Wednesday, September 19, 2012
This month's issue of The Rake has an article I wrote on the "Boutonnière Milanaise", or the Asola Lucida.
Just a heads-up for those among us who can't get enough buttonhole porn.
Monday, September 17, 2012
OK let’s get to it. This is going to be a long one. And while most of this is specific to my experience with Indochino, a lot of the pointers could apply to any kind of MTM experience so may be worth a read to anybody who is thinking about getting a suit made. I’ll address some of the construction details in another post.
There have been a number of questions and comments here and elsewhere that I will try to address, but if I miss something, please let me know in the comments section.
First, I want to address expectations. Several people have said that they like what I make for myself better. Well, duh. If what I make for myself is not a million times better than an inexpensive MTM garment I should immediately quit what I am doing and become an accountant instead. You can’t compare a hand-made bespoke garment with MTM.
Which brings up another point.
If you have spent any amount of time browsing the online clothing fora, you should probably know by now that even bespoke clothing, being the result of expert craftsmanship and several fittings, which by all accounts should be the pinnacle of perfection in fit, is still subject to imperfections. I can count on one hand the number of online posters who own what I consider to be impeccably-fitting garments, and 99 times out of 100 (or more) they are the result of an ongoing collaboration between client and cutter. The first attempt is almost never even close to perfect- any true customer of bespoke clothing will tell you this. So I think people need to moderate their expectations when it comes to made-to-measure clothing, especially in the first attempt, and most particularly with less conventional formats such as this one. This is not to excuse egregious errors which may occur, but to put a little perspective on things.
Generally, however, people seem to agree that Indochino did pretty well on this suit, compared to some of the other examples floating around the internet, and questions have arisen to why this may be. I certainly didn’t give them much guidance. So what made the difference?
Well, first off, I am not a believer in making clothing from measurements alone. Three people with the exact same chest circumference can be shaped completely differently- the very erect guy with flat back and prominent chest, the stooped old man with a dowager’s hump and flat chest, and your average Joe. How on earth is a chest circumference supposed to capture this? Then there is the matter of personal preference. To the client’s skin measurement we always add what is known as “wearing ease”. This is not a compression tshirt, it is a suit- it must be bigger than your own measurement to some degree. And it is the degree which trips people up. Standard ease would be between four and six inches more than the body measurement- for example, if your chest measures 40”, the coat chest should generally be between 44” and 46”, depending on how you like to wear your clothes. One guy will find 4” too big, however, and the next will find it much too tight. How do you account for this?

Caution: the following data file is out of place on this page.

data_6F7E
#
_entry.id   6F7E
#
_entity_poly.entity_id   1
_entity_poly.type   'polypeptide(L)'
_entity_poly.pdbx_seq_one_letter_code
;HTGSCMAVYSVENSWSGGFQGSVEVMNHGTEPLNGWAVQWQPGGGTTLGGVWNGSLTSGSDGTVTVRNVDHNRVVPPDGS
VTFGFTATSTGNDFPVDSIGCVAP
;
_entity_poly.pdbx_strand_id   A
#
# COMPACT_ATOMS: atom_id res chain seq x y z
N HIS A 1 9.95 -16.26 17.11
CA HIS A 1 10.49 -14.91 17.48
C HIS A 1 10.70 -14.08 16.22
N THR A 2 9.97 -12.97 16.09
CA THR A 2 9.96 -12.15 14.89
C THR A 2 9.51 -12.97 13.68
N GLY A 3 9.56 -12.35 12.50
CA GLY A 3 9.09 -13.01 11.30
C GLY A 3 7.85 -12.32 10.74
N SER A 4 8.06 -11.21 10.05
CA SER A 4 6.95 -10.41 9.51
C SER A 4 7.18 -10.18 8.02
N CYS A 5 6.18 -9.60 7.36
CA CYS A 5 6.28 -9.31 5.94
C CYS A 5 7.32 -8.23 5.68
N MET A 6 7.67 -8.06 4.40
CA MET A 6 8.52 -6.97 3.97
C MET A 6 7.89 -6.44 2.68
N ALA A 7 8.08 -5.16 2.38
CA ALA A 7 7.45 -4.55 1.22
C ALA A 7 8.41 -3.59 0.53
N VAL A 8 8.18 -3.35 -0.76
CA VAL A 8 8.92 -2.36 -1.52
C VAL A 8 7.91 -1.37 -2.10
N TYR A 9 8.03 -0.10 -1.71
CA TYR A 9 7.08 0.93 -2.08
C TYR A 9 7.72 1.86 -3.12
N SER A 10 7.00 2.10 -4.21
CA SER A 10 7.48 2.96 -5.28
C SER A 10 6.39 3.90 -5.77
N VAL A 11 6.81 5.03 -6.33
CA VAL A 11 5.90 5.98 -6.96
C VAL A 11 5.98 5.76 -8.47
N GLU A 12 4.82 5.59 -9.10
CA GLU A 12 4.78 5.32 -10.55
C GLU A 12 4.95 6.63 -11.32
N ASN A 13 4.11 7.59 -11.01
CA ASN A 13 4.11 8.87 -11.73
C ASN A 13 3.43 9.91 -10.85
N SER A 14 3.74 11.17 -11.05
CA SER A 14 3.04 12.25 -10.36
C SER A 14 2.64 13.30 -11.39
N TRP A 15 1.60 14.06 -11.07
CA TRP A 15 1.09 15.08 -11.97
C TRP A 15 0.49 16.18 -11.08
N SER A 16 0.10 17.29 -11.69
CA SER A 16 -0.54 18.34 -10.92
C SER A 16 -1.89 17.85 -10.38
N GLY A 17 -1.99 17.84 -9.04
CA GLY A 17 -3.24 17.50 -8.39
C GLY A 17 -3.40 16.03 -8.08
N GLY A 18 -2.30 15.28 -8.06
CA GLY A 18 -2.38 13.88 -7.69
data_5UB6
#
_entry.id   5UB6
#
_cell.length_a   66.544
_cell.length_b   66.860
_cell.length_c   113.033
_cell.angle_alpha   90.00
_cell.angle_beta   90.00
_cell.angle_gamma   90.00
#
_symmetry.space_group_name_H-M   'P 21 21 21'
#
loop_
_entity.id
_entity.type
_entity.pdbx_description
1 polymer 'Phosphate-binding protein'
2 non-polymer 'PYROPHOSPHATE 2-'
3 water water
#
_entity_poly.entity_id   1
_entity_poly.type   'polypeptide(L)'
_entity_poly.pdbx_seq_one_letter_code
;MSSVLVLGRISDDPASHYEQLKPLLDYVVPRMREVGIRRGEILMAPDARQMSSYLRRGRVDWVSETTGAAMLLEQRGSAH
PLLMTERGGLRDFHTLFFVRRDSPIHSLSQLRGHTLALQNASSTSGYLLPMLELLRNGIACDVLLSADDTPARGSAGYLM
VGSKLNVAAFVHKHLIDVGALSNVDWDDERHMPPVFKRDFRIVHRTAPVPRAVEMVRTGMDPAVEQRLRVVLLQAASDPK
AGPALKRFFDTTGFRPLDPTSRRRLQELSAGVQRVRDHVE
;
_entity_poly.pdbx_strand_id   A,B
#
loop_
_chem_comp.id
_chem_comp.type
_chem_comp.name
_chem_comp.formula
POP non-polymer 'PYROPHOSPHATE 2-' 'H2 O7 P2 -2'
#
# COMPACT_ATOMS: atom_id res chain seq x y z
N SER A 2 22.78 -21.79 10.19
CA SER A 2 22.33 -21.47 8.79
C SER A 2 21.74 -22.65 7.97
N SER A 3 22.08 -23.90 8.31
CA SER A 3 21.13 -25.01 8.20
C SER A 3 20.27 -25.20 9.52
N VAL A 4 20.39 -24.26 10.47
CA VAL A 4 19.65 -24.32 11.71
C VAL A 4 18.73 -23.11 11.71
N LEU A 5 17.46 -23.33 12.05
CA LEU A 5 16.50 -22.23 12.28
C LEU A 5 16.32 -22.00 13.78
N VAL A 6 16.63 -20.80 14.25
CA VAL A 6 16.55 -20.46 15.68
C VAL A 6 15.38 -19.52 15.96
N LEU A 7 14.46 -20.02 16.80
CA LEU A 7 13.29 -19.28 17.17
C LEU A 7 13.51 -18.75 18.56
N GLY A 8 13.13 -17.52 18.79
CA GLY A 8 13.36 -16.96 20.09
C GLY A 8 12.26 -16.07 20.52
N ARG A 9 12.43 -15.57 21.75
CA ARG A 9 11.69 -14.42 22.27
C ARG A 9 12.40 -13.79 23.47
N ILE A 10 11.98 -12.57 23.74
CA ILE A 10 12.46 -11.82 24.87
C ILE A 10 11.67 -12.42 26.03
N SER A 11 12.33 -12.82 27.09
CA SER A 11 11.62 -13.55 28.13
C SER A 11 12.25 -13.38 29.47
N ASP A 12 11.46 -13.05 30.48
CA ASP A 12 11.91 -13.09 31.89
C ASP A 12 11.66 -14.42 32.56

When I was fitted, my measurements indicated two possible sizes to try on. I tried on three. This is probably the most important part of any MTM process- find the garment that is closest to a good fit, especially in the shoulders, and work from there.
And this, kids, is the moment where you need to step up and pay attention. This is the point where you need to communicate to your fitter if the length, the button stance, the general fullness, everything is right for you. If not, now is your chance to say so; your fitter is not a mind-reader. Is the sleeve a bit too snug? Is it perfect? Is it too big? Say so now. Have the fitter explain exactly what changes they intend to make to the garment you currently have on. They may think the waist needs to be cinched a bit, but you feel that it’s fine. Say so.
That being said, how does one manage when one does not have access to a trunk show and you have no option other than to submit measurements online? The remake policy is probably the best (only?) way around this. Self-measuring is a crap-shoot at best, but with a good alterations and remake policy it takes much of the risk out. My one caveat is that customers should not try to micro-manage the remakes. A lot of what I see going on online makes me cringe, when the customer tries to get too specific or too technical. Send them pictures and explain generally what you don’t like- “the shoulders are too wide”, for example. What you interpret to be too much padding may have nothing at all to do with padding so if you ask them to remove padding with the expectation that the expression will change, you will fail. If, given your general description of the issues and some good photos (dump the iPhone, please) the technicians at the factory can’t figure out what needs to be done from that, then you telling them to “reshape the sleeve head and crown to fit the armhole” is certainly not going to get you anything except possibly frustrated, especially since the Chinese-speaking technicians may have no idea what the internet-fueled jargon you may be using actually means. Unless you are a trained garment technician, or you play one on the internet, do not try to get overly technical.